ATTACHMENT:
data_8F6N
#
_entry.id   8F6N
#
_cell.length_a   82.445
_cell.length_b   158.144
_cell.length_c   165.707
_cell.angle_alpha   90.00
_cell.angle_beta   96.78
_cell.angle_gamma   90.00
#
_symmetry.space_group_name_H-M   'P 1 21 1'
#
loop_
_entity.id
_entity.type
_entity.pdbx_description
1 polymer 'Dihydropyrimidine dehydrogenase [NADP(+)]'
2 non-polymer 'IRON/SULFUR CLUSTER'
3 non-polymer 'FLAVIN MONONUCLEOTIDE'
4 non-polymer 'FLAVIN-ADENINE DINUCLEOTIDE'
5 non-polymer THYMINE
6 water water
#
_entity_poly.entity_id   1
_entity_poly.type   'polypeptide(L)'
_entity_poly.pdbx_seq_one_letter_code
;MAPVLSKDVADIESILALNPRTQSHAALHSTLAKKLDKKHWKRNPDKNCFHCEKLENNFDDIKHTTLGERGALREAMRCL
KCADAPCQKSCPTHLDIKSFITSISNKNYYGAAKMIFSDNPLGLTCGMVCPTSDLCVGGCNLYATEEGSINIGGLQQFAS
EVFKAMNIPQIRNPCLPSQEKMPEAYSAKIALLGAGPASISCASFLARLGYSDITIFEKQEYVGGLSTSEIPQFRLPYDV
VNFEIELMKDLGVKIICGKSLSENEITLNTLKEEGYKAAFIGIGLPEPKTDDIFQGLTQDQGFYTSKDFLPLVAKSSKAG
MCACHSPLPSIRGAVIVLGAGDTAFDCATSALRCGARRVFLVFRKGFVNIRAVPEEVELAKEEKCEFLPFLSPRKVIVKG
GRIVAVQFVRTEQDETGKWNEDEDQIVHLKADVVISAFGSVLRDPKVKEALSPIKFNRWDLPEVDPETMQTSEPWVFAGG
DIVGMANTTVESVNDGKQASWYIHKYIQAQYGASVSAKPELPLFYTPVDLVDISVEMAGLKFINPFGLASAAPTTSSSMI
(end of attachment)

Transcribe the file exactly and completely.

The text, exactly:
data_8F6N
#
_entry.id   8F6N
#
_cell.length_a   82.445
_cell.length_b   158.144
_cell.length_c   165.707
_cell.angle_alpha   90.00
_cell.angle_beta   96.78
_cell.angle_gamma   90.00
#
_symmetry.space_group_name_H-M   'P 1 21 1'
#
loop_
_entity.id
_entity.type
_entity.pdbx_description
1 polymer 'Dihydropyrimidine dehydrogenase [NADP(+)]'
2 non-polymer 'IRON/SULFUR CLUSTER'
3 non-polymer 'FLAVIN MONONUCLEOTIDE'
4 non-polymer 'FLAVIN-ADENINE DINUCLEOTIDE'
5 non-polymer THYMINE
6 water water
#
_entity_poly.entity_id   1
_entity_poly.type   'polypeptide(L)'
_entity_poly.pdbx_seq_one_letter_code
;MAPVLSKDVADIESILALNPRTQSHAALHSTLAKKLDKKHWKRNPDKNCFHCEKLENNFDDIKHTTLGERGALREAMRCL
KCADAPCQKSCPTHLDIKSFITSISNKNYYGAAKMIFSDNPLGLTCGMVCPTSDLCVGGCNLYATEEGSINIGGLQQFAS
EVFKAMNIPQIRNPCLPSQEKMPEAYSAKIALLGAGPASISCASFLARLGYSDITIFEKQEYVGGLSTSEIPQFRLPYDV
VNFEIELMKDLGVKIICGKSLSENEITLNTLKEEGYKAAFIGIGLPEPKTDDIFQGLTQDQGFYTSKDFLPLVAKSSKAG
MCACHSPLPSIRGAVIVLGAGDTAFDCATSALRCGARRVFLVFRKGFVNIRAVPEEVELAKEEKCEFLPFLSPRKVIVKG
GRIVAVQFVRTEQDETGKWNEDEDQIVHLKADVVISAFGSVLRDPKVKEALSPIKFNRWDLPEVDPETMQTSEPWVFAGG
DIVGMANTTVESVNDGKQASWYIHKYIQAQYGASVSAKPELPLFYTPVDLVDISVEMAGLKFINPFGLASAAPTTSSSMI